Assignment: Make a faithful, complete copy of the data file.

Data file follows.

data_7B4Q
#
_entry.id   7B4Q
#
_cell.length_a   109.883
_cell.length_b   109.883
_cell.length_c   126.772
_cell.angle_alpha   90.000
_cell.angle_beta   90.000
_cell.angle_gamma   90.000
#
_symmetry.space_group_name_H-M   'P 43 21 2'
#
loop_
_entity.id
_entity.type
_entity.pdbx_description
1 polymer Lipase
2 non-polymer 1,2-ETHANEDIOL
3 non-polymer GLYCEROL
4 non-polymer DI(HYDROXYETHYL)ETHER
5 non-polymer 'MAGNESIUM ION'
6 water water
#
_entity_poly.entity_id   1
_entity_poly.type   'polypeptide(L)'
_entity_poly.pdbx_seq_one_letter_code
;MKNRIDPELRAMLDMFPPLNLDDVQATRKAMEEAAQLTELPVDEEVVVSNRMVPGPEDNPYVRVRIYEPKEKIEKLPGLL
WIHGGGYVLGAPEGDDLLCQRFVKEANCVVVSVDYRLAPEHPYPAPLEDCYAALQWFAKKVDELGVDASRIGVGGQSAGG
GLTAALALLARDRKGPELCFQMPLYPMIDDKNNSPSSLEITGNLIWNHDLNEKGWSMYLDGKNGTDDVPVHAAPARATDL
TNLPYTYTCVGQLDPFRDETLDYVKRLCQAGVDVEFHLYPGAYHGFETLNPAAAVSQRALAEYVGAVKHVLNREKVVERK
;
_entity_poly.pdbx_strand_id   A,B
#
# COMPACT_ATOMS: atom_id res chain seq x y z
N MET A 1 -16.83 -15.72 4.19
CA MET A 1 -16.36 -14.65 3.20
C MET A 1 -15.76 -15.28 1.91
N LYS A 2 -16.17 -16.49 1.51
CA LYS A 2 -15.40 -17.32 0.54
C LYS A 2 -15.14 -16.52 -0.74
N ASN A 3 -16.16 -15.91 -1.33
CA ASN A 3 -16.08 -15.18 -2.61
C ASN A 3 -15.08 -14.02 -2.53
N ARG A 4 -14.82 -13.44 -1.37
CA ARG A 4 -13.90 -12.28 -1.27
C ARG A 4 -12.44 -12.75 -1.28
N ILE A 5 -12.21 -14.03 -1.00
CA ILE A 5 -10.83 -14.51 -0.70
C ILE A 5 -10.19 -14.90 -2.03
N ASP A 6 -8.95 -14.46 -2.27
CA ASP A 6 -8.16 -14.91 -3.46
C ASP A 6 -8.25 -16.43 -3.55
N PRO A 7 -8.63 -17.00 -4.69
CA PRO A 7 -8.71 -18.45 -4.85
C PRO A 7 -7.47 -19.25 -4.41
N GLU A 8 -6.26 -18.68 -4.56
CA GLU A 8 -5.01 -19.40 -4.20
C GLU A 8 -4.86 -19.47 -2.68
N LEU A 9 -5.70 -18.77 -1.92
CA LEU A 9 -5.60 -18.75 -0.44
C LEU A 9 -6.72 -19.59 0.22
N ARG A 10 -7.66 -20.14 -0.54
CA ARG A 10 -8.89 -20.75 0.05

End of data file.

data_7B4Q
#
_entry.id   7B4Q
#
_cell.length_a   109.883
_cell.length_b   109.883
_cell.length_c   126.772
_cell.angle_alpha   90.000
_cell.angle_beta   90.000
_cell.angle_gamma   90.000
#
_symmetry.space_group_name_H-M   'P 43 21 2'
#
loop_
_entity.id
_entity.type
_entity.pdbx_description
1 polymer Lipase
2 non-polymer 1,2-ETHANEDIOL
3 non-polymer GLYCEROL
4 non-polymer DI(HYDROXYETHYL)ETHER
5 non-polymer 'MAGNESIUM ION'
6 water water
#
_entity_poly.entity_id   1
_entity_poly.type   'polypeptide(L)'
_entity_poly.pdbx_seq_one_letter_code
;MKNRIDPELRAMLDMFPPLNLDDVQATRKAMEEAAQLTELPVDEEVVVSNRMVPGPEDNPYVRVRIYEPKEKIEKLPGLL
WIHGGGYVLGAPEGDDLLCQRFVKEANCVVVSVDYRLAPEHPYPAPLEDCYAALQWFAKKVDELGVDASRIGVGGQSAGG
GLTAALALLARDRKGPELCFQMPLYPMIDDKNNSPSSLEITGNLIWNHDLNEKGWSMYLDGKNGTDDVPVHAAPARATDL
TNLPYTYTCVGQLDPFRDETLDYVKRLCQAGVDVEFHLYPGAYHGFETLNPAAAVSQRALAEYVGAVKHVLNREKVVERK
;
_entity_poly.pdbx_strand_id   A,B
#
# COMPACT_ATOMS: atom_id res chain seq x y z
N MET A 1 -16.83 -15.72 4.19
CA MET A 1 -16.36 -14.65 3.20
C MET A 1 -15.76 -15.28 1.91
N LYS A 2 -16.17 -16.49 1.51
CA LYS A 2 -15.40 -17.32 0.54
C LYS A 2 -15.14 -16.52 -0.74
N ASN A 3 -16.16 -15.91 -1.33
CA ASN A 3 -16.08 -15.18 -2.61
C ASN A 3 -15.08 -14.02 -2.53
N ARG A 4 -14.82 -13.44 -1.37
CA ARG A 4 -13.90 -12.28 -1.27
C ARG A 4 -12.44 -12.75 -1.28
N ILE A 5 -12.21 -14.03 -1.00
CA ILE A 5 -10.83 -14.51 -0.70
C ILE A 5 -10.19 -14.90 -2.03
N ASP A 6 -8.95 -14.46 -2.27
CA ASP A 6 -8.16 -14.91 -3.46
C ASP A 6 -8.25 -16.43 -3.55
N PRO A 7 -8.63 -17.00 -4.69
CA PRO A 7 -8.71 -18.45 -4.85
C PRO A 7 -7.47 -19.25 -4.41
N GLU A 8 -6.26 -18.68 -4.56
CA GLU A 8 -5.01 -19.40 -4.20
C GLU A 8 -4.86 -19.47 -2.68
N LEU A 9 -5.70 -18.77 -1.92
CA LEU A 9 -5.60 -18.75 -0.44
C LEU A 9 -6.72 -19.59 0.22
N ARG A 10 -7.66 -20.14 -0.54
CA ARG A 10 -8.89 -20.75 0.05